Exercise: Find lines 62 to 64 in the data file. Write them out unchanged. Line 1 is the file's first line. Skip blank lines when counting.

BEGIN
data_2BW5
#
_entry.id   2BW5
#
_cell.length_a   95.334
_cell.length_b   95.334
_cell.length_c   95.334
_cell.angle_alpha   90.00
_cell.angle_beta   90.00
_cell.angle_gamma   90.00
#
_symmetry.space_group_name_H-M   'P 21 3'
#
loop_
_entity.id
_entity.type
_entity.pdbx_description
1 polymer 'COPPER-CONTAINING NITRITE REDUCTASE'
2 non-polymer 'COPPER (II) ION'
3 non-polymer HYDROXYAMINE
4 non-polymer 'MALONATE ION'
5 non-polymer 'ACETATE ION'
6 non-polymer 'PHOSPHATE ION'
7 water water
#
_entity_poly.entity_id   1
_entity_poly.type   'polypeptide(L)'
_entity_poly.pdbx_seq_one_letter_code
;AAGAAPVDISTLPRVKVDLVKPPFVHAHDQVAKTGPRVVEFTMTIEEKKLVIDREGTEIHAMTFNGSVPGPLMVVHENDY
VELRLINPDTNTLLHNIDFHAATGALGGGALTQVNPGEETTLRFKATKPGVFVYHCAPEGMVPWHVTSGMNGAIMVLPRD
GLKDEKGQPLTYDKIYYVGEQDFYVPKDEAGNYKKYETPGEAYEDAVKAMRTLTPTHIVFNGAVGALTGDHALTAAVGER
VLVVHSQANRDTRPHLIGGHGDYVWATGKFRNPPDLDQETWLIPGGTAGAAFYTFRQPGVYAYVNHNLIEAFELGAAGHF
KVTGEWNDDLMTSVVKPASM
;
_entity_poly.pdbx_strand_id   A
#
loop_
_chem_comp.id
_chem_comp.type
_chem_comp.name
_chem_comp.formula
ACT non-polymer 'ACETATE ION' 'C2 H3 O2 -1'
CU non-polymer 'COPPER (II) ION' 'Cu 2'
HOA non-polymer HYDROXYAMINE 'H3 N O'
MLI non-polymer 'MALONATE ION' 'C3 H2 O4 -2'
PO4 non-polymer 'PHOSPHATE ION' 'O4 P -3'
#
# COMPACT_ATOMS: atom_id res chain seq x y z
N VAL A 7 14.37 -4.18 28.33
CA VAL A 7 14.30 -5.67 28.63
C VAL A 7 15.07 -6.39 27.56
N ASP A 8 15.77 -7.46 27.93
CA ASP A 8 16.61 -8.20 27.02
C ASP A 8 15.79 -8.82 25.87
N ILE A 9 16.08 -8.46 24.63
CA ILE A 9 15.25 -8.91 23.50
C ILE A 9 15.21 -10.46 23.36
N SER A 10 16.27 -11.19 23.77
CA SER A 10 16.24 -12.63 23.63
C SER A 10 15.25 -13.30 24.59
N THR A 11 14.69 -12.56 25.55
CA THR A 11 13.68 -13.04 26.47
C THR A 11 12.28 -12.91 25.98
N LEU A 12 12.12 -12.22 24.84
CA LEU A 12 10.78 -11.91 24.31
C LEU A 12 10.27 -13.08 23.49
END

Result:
CA THR A 11 13.68 -13.04 26.47
C THR A 11 12.28 -12.91 25.98
N LEU A 12 12.12 -12.22 24.84